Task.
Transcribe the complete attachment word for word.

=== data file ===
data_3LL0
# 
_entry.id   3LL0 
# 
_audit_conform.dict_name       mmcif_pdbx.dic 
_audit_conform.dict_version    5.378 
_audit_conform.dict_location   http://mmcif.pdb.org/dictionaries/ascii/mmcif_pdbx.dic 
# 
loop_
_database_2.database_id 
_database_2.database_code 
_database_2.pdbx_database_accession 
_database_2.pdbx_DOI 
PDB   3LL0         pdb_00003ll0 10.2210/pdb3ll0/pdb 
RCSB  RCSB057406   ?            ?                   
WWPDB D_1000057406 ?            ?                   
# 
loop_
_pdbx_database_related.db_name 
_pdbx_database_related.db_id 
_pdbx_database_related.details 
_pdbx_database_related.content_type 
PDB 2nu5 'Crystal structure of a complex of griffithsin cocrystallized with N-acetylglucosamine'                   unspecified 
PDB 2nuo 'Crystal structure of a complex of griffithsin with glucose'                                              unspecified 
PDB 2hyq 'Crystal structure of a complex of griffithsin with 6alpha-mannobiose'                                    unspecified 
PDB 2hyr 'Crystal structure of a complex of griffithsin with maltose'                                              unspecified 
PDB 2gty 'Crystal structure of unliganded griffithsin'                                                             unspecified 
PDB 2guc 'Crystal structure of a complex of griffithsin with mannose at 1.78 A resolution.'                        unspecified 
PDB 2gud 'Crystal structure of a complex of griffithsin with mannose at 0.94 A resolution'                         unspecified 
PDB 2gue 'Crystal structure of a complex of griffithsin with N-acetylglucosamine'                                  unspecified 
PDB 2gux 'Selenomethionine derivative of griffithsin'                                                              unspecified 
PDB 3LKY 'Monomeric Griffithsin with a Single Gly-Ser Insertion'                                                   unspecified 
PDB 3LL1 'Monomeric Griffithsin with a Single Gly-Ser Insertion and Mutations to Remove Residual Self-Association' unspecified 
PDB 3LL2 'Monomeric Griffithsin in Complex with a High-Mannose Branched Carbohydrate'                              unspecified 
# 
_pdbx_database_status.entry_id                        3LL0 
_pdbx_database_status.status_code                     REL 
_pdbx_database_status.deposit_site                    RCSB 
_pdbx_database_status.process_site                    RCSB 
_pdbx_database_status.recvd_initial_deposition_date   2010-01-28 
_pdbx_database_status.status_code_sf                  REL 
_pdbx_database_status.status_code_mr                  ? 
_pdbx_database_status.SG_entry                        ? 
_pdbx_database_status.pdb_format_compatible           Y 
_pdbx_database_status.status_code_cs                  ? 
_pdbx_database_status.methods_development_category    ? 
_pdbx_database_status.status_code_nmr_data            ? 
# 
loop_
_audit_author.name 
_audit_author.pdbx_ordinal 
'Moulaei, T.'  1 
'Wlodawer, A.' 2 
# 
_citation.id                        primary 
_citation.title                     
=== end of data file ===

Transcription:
data_3LL0
# 
_entry.id   3LL0 
# 
_audit_conform.dict_name       mmcif_pdbx.dic 
_audit_conform.dict_version    5.378 
_audit_conform.dict_location   http://mmcif.pdb.org/dictionaries/ascii/mmcif_pdbx.dic 
# 
loop_
_database_2.database_id 
_database_2.database_code 
_database_2.pdbx_database_accession 
_database_2.pdbx_DOI 
PDB   3LL0         pdb_00003ll0 10.2210/pdb3ll0/pdb 
RCSB  RCSB057406   ?            ?                   
WWPDB D_1000057406 ?            ?                   
# 
loop_
_pdbx_database_related.db_name 
_pdbx_database_related.db_id 
_pdbx_database_related.details 
_pdbx_database_related.content_type 
PDB 2nu5 'Crystal structure of a complex of griffithsin cocrystallized with N-acetylglucosamine'                   unspecified 
PDB 2nuo 'Crystal structure of a complex of griffithsin with glucose'                                              unspecified 
PDB 2hyq 'Crystal structure of a complex of griffithsin with 6alpha-mannobiose'                                    unspecified 
PDB 2hyr 'Crystal structure of a complex of griffithsin with maltose'                                              unspecified 
PDB 2gty 'Crystal structure of unliganded griffithsin'                                                             unspecified 
PDB 2guc 'Crystal structure of a complex of griffithsin with mannose at 1.78 A resolution.'                        unspecified 
PDB 2gud 'Crystal structure of a complex of griffithsin with mannose at 0.94 A resolution'                         unspecified 
PDB 2gue 'Crystal structure of a complex of griffithsin with N-acetylglucosamine'                                  unspecified 
PDB 2gux 'Selenomethionine derivative of griffithsin'                                                              unspecified 
PDB 3LKY 'Monomeric Griffithsin with a Single Gly-Ser Insertion'                                                   unspecified 
PDB 3LL1 'Monomeric Griffithsin with a Single Gly-Ser Insertion and Mutations to Remove Residual Self-Association' unspecified 
PDB 3LL2 'Monomeric Griffithsin in Complex with a High-Mannose Branched Carbohydrate'                              unspecified 
# 
_pdbx_database_status.entry_id                        3LL0 
_pdbx_database_status.status_code                     REL 
_pdbx_database_status.deposit_site                    RCSB 
_pdbx_database_status.process_site                    RCSB 
_pdbx_database_status.recvd_initial_deposition_date   2010-01-28 
_pdbx_database_status.status_code_sf                  REL 
_pdbx_database_status.status_code_mr                  ? 
_pdbx_database_status.SG_entry                        ? 
_pdbx_database_status.pdb_format_compatible           Y 
_pdbx_database_status.status_code_cs                  ? 
_pdbx_database_status.methods_development_category    ? 
_pdbx_database_status.status_code_nmr_data            ? 
# 
loop_
_audit_author.name 
_audit_author.pdbx_ordinal 
'Moulaei, T.'  1 
'Wlodawer, A.' 2 
# 
_citation.id                        primary 
_citation.title                     